I have some truly awesome writer friends. For serious. I don’t know where I’d be without them, and I think it would be terribly selfish of me to keep them all to myself. So, here we are at the start of a new series on this blog: Writer Friend Features. My dear writer friend Lisen Minetti has agreed to be my first guinea pig. Lisen is a co-coordinator of the Atlantic County Writers United meetup group in southern New Jersey, a writer of middle grade and young adult fiction, and a diehard Whedonite. Welcome, Lisen!
MK: Okay, basics first: Who are you? Tell us a bit about yourself.
Lisen: Ugh, I hate talking about myself! But if I have to …
I live outside of Atlantic City, New Jersey with my husband, two kids and a killer cat. I currently work full time as a paralegal, and have a Master’s Degree in Forensic Psychology. I originally wanted to go to school for writing and / or journalism (really, anything along those lines) but the classes were only offered during the day, and I could only attend school at night, so I took the psychology / criminal justice route and just kind of went with it. Serial killers fascinate the crap out of me, so I did really well in the program, and always thought that when I did sit down to write a book, it would be a thriller. Or a murder mystery. Something involving crime and death. Instead what came out was a kid’s book. Go figure.
As far as fun, untypical things about me go, I am an unabashed Browncoat (if you don’t know what that means, go watch the entire series of Joss Whedon’s Firefly, then come back – I’ll wait), I’m an archer in a medieval mercenary fighting group and if I had to pick one thing I absolutely want to do before I die it is have a library in my house with floor to ceiling bookshelves of my favorite books. Preferably hardback first editions, but I’m not that picky.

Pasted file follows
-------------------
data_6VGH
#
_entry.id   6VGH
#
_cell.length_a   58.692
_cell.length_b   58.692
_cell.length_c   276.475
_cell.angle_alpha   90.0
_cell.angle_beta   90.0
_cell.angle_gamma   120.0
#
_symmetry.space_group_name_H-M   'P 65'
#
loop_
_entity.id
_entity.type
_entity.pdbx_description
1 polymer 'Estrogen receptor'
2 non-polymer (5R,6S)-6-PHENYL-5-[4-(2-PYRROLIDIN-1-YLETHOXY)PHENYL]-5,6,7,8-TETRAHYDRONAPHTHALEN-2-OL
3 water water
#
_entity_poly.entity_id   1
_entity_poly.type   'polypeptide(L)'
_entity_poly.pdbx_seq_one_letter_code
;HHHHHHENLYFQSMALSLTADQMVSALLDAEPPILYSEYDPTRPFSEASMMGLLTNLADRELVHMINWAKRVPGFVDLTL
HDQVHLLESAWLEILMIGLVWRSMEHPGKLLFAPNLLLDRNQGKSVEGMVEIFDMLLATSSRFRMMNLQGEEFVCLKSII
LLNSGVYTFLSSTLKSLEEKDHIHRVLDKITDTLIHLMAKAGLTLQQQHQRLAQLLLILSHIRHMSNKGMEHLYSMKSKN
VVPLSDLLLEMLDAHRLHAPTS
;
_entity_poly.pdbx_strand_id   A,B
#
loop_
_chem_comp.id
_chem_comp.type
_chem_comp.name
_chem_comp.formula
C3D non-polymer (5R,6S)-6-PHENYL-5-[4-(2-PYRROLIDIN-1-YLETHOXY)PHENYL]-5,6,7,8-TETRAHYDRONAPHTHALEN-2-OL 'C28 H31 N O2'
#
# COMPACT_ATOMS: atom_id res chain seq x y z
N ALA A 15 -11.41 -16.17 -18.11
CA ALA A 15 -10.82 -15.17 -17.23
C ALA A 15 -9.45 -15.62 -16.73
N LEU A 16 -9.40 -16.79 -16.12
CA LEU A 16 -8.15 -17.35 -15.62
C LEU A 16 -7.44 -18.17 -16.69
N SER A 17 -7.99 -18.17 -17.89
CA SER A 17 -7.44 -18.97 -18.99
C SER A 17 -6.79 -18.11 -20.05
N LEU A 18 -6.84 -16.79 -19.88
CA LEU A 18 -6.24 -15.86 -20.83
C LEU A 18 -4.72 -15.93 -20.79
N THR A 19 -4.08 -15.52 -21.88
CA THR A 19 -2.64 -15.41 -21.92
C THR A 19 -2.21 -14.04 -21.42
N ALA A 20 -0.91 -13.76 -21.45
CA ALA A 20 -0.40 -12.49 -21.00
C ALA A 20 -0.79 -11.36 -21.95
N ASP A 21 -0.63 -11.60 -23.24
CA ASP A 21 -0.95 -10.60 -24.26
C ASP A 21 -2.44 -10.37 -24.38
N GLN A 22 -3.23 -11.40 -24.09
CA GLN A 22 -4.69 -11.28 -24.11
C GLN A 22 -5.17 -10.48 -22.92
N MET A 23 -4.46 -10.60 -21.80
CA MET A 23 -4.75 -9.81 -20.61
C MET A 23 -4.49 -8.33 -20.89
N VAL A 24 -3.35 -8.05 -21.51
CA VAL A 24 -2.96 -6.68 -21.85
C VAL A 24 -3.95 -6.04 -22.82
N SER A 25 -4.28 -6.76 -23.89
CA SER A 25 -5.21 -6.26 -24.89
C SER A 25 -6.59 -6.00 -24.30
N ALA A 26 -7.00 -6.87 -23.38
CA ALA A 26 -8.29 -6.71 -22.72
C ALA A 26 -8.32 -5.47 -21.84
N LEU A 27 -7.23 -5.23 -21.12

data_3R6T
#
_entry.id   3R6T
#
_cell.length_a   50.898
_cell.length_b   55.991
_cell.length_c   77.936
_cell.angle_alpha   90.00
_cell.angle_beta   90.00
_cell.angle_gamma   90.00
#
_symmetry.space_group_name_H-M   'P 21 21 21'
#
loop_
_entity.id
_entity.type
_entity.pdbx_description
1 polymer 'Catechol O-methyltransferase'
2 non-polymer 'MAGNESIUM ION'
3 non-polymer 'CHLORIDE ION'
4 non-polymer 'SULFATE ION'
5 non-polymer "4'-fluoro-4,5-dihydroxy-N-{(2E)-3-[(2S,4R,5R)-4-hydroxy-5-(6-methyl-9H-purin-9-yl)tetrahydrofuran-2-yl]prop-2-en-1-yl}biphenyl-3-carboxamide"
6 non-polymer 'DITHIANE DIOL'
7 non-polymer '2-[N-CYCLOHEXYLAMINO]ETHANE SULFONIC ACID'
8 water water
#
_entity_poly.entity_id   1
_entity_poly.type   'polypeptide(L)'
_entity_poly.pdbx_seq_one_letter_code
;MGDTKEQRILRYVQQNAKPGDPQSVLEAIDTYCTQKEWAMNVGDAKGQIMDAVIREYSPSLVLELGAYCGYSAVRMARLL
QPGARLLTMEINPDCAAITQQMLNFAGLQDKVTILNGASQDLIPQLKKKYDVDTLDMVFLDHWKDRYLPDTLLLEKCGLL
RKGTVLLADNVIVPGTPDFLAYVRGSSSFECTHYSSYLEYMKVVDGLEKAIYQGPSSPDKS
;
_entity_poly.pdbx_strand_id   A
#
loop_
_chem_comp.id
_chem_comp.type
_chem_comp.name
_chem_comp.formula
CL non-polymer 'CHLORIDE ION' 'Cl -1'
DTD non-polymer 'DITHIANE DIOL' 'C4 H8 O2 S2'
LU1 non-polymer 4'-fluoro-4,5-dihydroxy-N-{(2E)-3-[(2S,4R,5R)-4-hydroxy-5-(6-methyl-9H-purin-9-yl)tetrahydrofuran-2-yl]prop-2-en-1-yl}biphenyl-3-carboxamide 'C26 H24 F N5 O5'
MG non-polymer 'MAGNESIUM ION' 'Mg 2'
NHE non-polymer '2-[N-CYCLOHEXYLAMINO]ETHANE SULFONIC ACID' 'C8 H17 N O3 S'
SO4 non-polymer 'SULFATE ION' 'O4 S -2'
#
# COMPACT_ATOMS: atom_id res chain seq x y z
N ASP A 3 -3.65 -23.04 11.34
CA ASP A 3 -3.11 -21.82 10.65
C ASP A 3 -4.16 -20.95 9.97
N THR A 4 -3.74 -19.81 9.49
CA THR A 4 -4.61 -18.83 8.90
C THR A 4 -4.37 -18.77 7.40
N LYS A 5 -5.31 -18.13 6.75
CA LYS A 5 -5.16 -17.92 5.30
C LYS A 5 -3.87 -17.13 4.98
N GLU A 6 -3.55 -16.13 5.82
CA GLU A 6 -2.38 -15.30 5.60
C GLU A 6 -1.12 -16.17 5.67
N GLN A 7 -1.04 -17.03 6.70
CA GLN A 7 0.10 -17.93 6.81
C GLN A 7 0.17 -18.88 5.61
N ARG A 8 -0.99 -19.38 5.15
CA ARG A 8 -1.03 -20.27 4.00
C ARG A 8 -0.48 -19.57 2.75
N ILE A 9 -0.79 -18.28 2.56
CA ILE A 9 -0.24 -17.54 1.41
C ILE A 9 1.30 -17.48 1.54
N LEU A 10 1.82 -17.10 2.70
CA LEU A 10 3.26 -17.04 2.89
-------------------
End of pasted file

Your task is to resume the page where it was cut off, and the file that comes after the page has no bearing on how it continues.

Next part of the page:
MK: What’s the earliest story you can remember writing?
Lisen: The earliest story I remember writing was when I was in third grade and put together a book on the Bermuda Triangle, Big Foot and the Loch Ness Monster. I was the author and my little sister was the illustrator. I wrote a page or two on each topic and she drew a picture.
It wasn’t until I was in fifth grade, however, that my writing really took off with “The Tale of the Talisman”, which was nearly seven (handwritten) pages and was a mystery about a necklace with magical properties.
Even back then I was fascinated with the unexplained, a theme that is recurring in almost everything I write today.
MK: What do you think is the secret to balancing writing pursuits with a crazy busy life?
Lisen: If there is a secret, I really need to be let in on it. Between working full time and being a mother of two (along with everything that goes along with it) I have so little time for me, that I really have to work at making writing work for me. Some days it’s simple, and other days the time disappears. I get really irritated at people who drill in that in order to be a successful writer you HAVE to write EVERY SINGLE DAY. For me, and, I think, most people, that’s an impossibility. But finding the time to think about writing every single day is something I can do. Whether it’s going to meet ups with others in my writing group, or reading a book in the genre I write, or paying attention to the character traits of a particularly charming villain in a movie, I am always thinking about the writing process: What I could be doing, what others are doing successfully, how what I read and watch influences me, and how those same things could make my writing even better. I find that after a few days of taking a step back and just being cognizant of those things gives me a fresh start and then I jump back in not just able to write, but really excited to write. So, I guess you could say my secret is not to force myself to write every day.